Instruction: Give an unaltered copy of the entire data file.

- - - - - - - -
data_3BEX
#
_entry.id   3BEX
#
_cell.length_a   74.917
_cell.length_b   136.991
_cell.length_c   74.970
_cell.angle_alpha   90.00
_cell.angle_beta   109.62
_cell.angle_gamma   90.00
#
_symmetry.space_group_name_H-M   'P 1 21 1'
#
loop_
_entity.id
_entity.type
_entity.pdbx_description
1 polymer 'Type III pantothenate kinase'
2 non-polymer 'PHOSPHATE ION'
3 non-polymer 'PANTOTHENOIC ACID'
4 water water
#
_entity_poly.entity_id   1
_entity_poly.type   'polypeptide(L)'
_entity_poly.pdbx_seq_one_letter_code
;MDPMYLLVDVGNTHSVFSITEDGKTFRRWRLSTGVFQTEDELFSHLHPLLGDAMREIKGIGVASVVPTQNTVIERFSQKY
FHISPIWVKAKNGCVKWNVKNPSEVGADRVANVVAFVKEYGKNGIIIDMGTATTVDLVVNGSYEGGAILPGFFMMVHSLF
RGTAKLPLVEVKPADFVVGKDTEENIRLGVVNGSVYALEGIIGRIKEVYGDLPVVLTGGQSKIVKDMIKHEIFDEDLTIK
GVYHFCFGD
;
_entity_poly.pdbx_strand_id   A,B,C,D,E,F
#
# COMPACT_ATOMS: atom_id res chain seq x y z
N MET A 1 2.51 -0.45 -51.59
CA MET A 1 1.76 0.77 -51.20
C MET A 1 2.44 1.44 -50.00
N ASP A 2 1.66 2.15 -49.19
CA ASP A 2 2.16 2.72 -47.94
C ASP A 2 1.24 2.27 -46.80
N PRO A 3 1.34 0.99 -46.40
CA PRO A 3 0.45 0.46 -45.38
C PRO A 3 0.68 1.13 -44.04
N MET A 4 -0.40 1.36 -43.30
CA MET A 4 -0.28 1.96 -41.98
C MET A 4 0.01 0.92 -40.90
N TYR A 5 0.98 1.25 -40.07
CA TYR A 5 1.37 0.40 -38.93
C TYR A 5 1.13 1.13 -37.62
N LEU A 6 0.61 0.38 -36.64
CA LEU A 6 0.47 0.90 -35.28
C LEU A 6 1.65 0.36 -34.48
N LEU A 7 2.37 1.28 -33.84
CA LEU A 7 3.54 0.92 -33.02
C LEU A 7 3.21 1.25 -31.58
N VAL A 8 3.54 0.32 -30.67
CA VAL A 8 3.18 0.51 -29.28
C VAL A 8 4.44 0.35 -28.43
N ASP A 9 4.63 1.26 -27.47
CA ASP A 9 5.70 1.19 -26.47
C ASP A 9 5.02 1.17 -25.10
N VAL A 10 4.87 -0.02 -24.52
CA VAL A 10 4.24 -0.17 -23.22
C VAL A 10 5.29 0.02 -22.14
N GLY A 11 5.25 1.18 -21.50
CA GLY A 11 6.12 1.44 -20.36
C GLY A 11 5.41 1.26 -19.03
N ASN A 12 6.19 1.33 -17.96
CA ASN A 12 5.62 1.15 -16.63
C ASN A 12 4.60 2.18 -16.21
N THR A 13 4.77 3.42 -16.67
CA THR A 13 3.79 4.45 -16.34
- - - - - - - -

data_3BEX
#
_entry.id   3BEX
#
_cell.length_a   74.917
_cell.length_b   136.991
_cell.length_c   74.970
_cell.angle_alpha   90.00
_cell.angle_beta   109.62
_cell.angle_gamma   90.00
#
_symmetry.space_group_name_H-M   'P 1 21 1'
#
loop_
_entity.id
_entity.type
_entity.pdbx_description
1 polymer 'Type III pantothenate kinase'
2 non-polymer 'PHOSPHATE ION'
3 non-polymer 'PANTOTHENOIC ACID'
4 water water
#
_entity_poly.entity_id   1
_entity_poly.type   'polypeptide(L)'
_entity_poly.pdbx_seq_one_letter_code
;MDPMYLLVDVGNTHSVFSITEDGKTFRRWRLSTGVFQTEDELFSHLHPLLGDAMREIKGIGVASVVPTQNTVIERFSQKY
FHISPIWVKAKNGCVKWNVKNPSEVGADRVANVVAFVKEYGKNGIIIDMGTATTVDLVVNGSYEGGAILPGFFMMVHSLF
RGTAKLPLVEVKPADFVVGKDTEENIRLGVVNGSVYALEGIIGRIKEVYGDLPVVLTGGQSKIVKDMIKHEIFDEDLTIK
GVYHFCFGD
;
_entity_poly.pdbx_strand_id   A,B,C,D,E,F
#
# COMPACT_ATOMS: atom_id res chain seq x y z
N MET A 1 2.51 -0.45 -51.59
CA MET A 1 1.76 0.77 -51.20
C MET A 1 2.44 1.44 -50.00
N ASP A 2 1.66 2.15 -49.19
CA ASP A 2 2.16 2.72 -47.94
C ASP A 2 1.24 2.27 -46.80
N PRO A 3 1.34 0.99 -46.40
CA PRO A 3 0.45 0.46 -45.38
C PRO A 3 0.68 1.13 -44.04
N MET A 4 -0.40 1.36 -43.30
CA MET A 4 -0.28 1.96 -41.98
C MET A 4 0.01 0.92 -40.90
N TYR A 5 0.98 1.25 -40.07
CA TYR A 5 1.37 0.40 -38.93
C TYR A 5 1.13 1.13 -37.62
N LEU A 6 0.61 0.38 -36.64
CA LEU A 6 0.47 0.90 -35.28
C LEU A 6 1.65 0.36 -34.48
N LEU A 7 2.37 1.28 -33.84
CA LEU A 7 3.54 0.92 -33.02
C LEU A 7 3.21 1.25 -31.58
N VAL A 8 3.54 0.32 -30.67
CA VAL A 8 3.18 0.51 -29.28
C VAL A 8 4.44 0.35 -28.43
N ASP A 9 4.63 1.26 -27.47
CA ASP A 9 5.70 1.19 -26.47
C ASP A 9 5.02 1.17 -25.10
N VAL A 10 4.87 -0.02 -24.52
CA VAL A 10 4.24 -0.17 -23.22
C VAL A 10 5.29 0.02 -22.14
N GLY A 11 5.25 1.18 -21.50
CA GLY A 11 6.12 1.44 -20.36
C GLY A 11 5.41 1.26 -19.03
N ASN A 12 6.19 1.33 -17.96
CA ASN A 12 5.62 1.15 -16.63
C ASN A 12 4.60 2.18 -16.21
N THR A 13 4.77 3.42 -16.67
CA THR A 13 3.79 4.45 -16.34